De-Escalate! Investigate! Ask your Congress member to oppose the escalation and support Woolsey's, McGovern's, or Nadler's bill to stop funding the war. And tell your Congress member you want an investigation into the lies that were used to launch this war. Phone and fax numbers for your Congress member: http://www.democrats.com/congress.
Pelosi and Senate Majority Leader Harry Reid of Nevada are big proponents of an idea they credit to the Republicans, but which they themselves repeat more than anyone else in Washington: the idea that ending the war by defunding it will somehow harm U.S. troops. What will harm U.S. troops is keeping them in Iraq. Bringing them home will keep them alive. And the money needed to bring them home is minimal in comparison with the funds being used to keep them there.
McGovern has rewritten his bill, and Nadler and Woolsey have specifically written their bills to address the nonsensical idea that by bringing the troops home Congress would be putting them in harm's way. Nadler's bill avoids the charge of "cutting off funds" by instead limiting funds to only two uses: 1) protecting troops, and 2) withdrawing. The first of the two is simply in there to repel the Pelosi-Reid argument. The only meaningful way to protect the troops is to withdraw them.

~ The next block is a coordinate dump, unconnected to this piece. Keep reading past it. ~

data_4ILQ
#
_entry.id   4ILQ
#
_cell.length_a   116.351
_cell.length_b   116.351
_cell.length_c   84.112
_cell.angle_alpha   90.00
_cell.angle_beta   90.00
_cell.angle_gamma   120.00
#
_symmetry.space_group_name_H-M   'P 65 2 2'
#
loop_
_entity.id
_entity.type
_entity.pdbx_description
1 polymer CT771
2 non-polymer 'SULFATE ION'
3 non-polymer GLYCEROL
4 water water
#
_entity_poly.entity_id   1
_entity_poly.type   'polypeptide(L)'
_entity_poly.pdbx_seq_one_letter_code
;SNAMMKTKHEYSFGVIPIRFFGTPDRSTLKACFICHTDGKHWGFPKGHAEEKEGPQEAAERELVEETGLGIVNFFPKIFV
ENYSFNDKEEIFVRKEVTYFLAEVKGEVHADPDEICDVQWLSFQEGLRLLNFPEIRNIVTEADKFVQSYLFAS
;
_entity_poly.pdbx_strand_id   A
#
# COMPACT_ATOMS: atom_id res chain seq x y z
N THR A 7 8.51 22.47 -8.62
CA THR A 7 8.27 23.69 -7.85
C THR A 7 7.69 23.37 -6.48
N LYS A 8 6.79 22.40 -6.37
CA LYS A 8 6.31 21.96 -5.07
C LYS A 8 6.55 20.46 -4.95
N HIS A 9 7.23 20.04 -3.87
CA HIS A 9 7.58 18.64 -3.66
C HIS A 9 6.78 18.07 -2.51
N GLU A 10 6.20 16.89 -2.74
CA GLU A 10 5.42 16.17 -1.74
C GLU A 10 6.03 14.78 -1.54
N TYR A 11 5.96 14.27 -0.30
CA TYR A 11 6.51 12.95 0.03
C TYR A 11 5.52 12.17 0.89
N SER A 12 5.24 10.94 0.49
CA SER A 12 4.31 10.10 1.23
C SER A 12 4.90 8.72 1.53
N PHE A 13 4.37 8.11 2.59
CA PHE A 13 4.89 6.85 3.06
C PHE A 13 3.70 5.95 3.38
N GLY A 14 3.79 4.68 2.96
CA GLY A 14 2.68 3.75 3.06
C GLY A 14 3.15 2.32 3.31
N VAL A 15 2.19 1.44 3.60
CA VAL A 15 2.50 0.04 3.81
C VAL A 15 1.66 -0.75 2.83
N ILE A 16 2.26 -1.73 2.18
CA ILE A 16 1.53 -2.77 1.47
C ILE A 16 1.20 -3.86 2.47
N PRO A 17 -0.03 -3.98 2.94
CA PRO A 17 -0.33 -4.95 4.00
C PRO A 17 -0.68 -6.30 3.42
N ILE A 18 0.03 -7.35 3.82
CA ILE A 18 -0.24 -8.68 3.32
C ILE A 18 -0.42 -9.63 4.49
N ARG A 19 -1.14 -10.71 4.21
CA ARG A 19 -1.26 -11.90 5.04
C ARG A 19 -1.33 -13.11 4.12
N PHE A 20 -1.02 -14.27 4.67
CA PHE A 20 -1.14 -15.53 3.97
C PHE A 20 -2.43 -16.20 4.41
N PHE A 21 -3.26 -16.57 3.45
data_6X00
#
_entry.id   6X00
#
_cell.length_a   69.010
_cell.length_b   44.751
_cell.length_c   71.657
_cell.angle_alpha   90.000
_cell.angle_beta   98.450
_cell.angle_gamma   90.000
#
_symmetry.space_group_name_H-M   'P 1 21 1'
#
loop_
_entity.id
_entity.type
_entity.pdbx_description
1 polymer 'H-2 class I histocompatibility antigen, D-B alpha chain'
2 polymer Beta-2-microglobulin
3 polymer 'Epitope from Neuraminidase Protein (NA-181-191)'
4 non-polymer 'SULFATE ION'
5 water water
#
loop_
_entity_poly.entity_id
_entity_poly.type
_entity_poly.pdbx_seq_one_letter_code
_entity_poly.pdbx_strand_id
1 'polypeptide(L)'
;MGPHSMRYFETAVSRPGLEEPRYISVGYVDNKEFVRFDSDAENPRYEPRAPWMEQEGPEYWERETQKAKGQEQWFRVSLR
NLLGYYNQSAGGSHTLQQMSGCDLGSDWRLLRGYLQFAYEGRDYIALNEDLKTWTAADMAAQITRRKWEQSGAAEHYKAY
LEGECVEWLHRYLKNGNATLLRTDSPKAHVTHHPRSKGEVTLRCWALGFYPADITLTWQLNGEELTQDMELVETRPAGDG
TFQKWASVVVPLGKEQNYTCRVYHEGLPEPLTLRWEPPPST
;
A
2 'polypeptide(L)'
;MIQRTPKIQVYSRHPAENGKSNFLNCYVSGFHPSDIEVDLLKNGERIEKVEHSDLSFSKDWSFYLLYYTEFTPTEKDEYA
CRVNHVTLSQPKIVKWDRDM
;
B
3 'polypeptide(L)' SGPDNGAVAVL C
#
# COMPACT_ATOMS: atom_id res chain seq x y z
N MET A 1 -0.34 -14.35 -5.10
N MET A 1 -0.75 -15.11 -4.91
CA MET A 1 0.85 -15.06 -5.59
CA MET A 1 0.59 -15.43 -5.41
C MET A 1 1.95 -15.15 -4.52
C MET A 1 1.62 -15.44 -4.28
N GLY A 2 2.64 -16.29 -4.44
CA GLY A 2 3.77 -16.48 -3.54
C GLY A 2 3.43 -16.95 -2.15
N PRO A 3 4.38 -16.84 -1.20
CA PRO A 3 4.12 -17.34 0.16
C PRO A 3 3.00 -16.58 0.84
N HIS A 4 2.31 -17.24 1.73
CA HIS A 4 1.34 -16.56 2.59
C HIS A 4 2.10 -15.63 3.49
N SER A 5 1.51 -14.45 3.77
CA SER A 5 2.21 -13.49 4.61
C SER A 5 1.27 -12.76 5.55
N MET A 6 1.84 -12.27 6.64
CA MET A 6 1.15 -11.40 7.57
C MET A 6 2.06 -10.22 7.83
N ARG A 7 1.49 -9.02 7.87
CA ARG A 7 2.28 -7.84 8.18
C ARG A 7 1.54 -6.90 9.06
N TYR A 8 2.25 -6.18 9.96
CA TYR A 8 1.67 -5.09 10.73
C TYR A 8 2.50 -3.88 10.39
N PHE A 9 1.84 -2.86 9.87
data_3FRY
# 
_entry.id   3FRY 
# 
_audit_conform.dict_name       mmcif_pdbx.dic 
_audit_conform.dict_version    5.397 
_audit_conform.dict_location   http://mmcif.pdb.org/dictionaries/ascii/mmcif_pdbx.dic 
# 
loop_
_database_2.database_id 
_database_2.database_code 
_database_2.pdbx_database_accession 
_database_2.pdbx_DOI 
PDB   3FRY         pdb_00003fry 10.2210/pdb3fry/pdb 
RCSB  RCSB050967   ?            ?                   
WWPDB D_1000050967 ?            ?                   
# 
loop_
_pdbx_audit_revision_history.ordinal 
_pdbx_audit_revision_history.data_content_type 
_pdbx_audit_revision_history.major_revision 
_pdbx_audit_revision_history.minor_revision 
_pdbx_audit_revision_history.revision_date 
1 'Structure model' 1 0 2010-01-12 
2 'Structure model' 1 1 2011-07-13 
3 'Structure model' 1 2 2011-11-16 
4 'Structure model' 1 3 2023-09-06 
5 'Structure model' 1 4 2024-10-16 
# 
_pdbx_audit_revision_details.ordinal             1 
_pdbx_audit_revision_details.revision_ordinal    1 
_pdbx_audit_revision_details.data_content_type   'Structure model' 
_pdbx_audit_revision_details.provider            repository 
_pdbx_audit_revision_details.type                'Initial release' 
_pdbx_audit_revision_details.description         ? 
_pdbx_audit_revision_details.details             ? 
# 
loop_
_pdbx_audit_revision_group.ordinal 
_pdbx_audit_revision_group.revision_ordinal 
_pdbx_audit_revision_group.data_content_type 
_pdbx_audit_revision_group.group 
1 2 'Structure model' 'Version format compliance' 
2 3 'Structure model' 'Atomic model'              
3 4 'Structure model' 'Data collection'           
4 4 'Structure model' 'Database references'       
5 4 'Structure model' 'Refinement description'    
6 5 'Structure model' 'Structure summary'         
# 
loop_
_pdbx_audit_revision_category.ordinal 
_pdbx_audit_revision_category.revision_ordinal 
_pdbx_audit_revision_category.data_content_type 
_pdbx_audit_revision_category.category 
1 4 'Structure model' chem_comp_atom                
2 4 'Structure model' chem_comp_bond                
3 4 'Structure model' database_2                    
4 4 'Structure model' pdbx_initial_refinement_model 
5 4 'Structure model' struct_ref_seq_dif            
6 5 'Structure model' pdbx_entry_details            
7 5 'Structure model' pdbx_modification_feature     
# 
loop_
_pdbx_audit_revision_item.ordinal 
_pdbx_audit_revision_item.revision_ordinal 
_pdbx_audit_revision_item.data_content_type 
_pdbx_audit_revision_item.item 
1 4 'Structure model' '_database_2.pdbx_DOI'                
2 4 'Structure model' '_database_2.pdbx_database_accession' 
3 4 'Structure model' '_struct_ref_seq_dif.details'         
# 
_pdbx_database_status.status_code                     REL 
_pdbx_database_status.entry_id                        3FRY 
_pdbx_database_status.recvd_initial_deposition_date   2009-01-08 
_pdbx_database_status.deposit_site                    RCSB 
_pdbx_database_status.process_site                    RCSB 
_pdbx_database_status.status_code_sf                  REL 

If none of these bills pass in the next month or two, Congress will have a choice of ending the war or funding its continuation by means of an emergency supplemental spending bill. (There's another one of these "emergency" bills already in the works for 2008.) If the Democrats can't manage to defeat that bill, they can attach amendments to it that limit the funds to withdrawal or otherwise improve the bill. But Pelosi and Congressman John Murtha of Pennsylvania are aiming quite low. Murtha has proposed including a provision banning the Pentagon from sending troops without adequate training and equipment. This is, of course, supposed to be a "pro-troop" proposal. But it's secretly supposed to, almost accidentally, end the war, because Murtha claims no units meet the requirement.
I never thought I'd quote former Defense Secretary Donald Rumsfeld without irony, but here it goes: You have to go to war with the army you have, not the army you want. If you're going to keep up the pretense that an illegal war based on lies is acceptable and necessary, then you can't reasonably hold back troops because they aren't properly prepped. And if you're going to try to end the war, the best way to do that is by ending the war. The Constitution gives the power to end wars to Congress. There are 535 people on the planet who can do something to end this war beyond talking about it.
And it may only require 41 of them. If a senator can begin a filibuster of funding for the war, only 41 senators will have to find the decency to join together for peace and reelection. But that's down the road, a road that looks likely to be altered by a U.S. attack on Iran. This week is dedicated to talking things over, at a cost of at least $500,000 of war and untold deaths and injuries per five-minute congressional speech.